At thirty-six, Kelly Corrigan had a marriage that worked, two funny, active kids, and a weekly newspaper column. Even then, she still saw herself as the daughter of a garrulous Irish-American charmer, George Corrigan. She was living deep within what she calls the Middle Place - "that sliver of time when parenthood and childhood overlap" -- comfortably wedged between her adult duties and her parents' care. But when she finds a lump in her breast - and gets the diagnosis no one wants to hear - and when her beloved father, too, learns he has late-stage cancer, Kelly finally takes the leap and grows up.I would never have chosen The Middle Place by Kelly Corrigan on my own. It was a book club book so I dutifully read it, but a cancer memoir is the sort of thing I try to stay far away from. I have enough sadness in my life, thank you very much. This was a very well written book, though. Corrigan knows how to blend the fanny and the sad enough to keep the reader going, rather than piling on the tragedy. I enjoyed seeing my own friends and family in hers, and could smile along at her descriptions of the ways in which big families are an entity unto themselves.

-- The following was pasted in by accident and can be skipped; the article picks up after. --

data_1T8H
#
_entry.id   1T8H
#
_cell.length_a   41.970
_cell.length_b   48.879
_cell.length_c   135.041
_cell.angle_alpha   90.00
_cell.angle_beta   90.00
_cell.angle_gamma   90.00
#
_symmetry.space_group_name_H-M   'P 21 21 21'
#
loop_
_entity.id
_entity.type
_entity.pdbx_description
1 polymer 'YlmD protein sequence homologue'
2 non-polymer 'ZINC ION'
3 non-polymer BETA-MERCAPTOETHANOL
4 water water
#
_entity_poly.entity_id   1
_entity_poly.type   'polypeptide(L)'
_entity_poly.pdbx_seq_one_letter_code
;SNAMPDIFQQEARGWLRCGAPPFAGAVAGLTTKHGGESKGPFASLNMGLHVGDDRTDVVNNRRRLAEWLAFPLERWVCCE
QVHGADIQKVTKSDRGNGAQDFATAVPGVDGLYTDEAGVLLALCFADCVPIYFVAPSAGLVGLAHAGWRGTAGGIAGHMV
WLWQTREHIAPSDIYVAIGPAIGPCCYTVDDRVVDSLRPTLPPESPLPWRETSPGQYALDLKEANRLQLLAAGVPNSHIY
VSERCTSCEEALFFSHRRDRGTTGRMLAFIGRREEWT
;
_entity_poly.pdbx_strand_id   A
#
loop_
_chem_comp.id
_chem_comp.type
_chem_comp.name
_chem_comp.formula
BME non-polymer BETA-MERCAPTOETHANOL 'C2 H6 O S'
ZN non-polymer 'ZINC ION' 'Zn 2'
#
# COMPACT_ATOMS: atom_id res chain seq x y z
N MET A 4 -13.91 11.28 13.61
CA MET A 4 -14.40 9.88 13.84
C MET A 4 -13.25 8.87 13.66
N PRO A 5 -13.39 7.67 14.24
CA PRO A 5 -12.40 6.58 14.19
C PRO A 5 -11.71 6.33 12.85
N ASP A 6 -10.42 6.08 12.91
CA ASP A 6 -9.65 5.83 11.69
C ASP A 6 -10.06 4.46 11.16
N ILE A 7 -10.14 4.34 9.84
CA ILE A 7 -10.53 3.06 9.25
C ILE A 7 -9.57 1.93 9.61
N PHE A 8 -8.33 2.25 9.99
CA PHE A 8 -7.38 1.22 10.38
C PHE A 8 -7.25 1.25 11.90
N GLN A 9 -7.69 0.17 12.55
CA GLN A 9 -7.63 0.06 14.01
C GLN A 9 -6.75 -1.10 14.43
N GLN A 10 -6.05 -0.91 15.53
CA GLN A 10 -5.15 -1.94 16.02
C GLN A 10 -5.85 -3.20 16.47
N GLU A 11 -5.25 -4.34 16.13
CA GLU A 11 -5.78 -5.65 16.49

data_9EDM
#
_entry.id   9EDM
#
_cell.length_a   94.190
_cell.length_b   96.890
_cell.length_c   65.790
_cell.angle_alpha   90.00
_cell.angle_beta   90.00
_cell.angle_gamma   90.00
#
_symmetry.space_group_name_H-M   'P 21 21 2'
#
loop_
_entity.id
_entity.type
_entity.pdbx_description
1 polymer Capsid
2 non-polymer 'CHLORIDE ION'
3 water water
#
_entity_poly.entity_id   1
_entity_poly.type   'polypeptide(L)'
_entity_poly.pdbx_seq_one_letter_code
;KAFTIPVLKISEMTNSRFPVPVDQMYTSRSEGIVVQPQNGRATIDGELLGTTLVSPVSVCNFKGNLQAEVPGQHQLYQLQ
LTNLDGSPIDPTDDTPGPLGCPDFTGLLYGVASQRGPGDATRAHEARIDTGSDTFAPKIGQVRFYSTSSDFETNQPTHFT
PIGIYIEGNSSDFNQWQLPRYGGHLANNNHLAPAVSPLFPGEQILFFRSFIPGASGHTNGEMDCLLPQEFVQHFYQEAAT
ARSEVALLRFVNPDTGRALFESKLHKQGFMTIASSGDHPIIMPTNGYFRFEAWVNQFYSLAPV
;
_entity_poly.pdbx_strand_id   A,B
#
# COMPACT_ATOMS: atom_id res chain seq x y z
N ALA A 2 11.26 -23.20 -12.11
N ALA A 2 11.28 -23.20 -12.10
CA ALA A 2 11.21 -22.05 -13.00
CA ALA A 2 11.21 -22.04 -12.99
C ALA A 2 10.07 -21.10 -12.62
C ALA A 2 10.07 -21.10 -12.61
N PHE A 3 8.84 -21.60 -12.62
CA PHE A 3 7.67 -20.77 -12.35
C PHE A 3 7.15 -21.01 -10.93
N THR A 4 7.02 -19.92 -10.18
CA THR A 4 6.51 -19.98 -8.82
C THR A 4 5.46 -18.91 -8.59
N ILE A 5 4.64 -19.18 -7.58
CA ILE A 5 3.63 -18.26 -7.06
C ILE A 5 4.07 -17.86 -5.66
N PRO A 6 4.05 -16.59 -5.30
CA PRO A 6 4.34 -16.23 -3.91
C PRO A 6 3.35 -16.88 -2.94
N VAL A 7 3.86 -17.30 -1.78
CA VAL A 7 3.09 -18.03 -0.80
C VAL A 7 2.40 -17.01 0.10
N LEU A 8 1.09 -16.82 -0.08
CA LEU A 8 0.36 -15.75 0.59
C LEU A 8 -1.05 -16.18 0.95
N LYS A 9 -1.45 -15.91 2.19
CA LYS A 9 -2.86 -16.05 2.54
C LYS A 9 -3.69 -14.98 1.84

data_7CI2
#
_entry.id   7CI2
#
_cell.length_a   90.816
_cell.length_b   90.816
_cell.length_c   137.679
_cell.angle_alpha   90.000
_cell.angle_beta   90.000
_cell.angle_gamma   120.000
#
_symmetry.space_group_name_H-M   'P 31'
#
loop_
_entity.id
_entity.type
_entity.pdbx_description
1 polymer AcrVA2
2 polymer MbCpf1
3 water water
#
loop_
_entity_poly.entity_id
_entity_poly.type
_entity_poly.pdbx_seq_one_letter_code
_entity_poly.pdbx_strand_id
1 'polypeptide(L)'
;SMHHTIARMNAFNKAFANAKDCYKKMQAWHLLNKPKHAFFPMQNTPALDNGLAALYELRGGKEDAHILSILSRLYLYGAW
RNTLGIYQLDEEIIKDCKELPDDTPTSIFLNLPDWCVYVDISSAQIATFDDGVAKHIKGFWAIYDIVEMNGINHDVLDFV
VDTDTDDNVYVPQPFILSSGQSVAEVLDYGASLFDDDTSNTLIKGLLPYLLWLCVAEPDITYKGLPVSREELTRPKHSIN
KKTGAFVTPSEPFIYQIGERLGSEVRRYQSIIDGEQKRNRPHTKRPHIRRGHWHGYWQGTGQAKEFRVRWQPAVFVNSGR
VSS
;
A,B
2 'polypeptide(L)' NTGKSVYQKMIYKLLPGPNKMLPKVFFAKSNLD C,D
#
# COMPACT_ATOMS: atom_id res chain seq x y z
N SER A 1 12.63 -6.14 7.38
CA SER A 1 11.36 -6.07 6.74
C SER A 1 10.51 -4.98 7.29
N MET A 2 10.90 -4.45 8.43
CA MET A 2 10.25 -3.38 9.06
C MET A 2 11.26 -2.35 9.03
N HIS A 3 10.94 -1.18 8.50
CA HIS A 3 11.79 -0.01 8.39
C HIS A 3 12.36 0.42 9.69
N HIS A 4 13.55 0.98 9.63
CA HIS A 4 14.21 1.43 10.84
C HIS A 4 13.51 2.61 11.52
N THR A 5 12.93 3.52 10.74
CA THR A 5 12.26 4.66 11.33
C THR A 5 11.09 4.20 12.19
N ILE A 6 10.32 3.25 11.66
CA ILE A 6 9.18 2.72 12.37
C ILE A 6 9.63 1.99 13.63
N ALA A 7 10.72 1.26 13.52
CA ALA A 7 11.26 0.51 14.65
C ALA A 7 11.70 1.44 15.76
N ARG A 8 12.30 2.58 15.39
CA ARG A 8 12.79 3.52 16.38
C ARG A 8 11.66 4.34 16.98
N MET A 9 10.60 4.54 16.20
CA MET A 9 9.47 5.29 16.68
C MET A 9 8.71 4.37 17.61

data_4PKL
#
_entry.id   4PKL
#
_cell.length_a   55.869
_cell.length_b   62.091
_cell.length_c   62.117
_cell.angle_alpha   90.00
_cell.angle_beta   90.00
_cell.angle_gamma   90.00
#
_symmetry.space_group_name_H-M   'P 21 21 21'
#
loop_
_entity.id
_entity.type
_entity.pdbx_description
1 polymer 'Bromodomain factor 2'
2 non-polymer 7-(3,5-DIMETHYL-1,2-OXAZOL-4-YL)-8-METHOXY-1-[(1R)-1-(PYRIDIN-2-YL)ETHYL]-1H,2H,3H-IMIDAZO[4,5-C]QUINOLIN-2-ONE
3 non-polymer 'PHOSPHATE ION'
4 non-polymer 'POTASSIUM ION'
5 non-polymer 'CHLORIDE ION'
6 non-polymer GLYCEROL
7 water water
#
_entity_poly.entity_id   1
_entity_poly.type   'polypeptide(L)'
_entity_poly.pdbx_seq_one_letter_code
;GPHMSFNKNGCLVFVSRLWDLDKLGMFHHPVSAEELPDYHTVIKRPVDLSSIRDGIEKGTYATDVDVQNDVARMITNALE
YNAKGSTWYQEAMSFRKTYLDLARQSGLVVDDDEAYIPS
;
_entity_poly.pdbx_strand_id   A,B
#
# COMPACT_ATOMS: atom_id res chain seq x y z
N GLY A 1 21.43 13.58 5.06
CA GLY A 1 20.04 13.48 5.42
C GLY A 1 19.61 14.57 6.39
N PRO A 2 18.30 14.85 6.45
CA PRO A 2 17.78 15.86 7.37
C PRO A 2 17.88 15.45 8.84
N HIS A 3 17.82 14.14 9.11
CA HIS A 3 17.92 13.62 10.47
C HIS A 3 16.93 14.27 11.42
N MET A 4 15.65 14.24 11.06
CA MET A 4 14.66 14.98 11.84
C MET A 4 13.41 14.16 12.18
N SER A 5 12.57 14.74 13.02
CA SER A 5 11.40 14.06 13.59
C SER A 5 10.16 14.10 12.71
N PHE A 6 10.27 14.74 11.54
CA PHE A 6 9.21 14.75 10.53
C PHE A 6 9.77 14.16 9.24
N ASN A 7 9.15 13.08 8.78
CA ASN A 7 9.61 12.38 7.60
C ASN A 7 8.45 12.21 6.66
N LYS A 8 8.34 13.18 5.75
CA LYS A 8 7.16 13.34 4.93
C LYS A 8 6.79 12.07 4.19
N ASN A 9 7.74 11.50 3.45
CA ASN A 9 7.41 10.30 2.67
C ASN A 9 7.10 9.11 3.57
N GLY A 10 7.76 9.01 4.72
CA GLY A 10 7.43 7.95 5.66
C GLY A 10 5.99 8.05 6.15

I can't quite say that I enjoyed The Middle Place, though. As I suspected I might, and despite her upbeat tone, I found this book to be incredibly sad. A different reader might enjoy this book quite a bit, but for me, this wasn't an enjoyable book to read.
Buy The Middle Place on Amazon.
Visit the author's website or her charity, Circus of Cancer.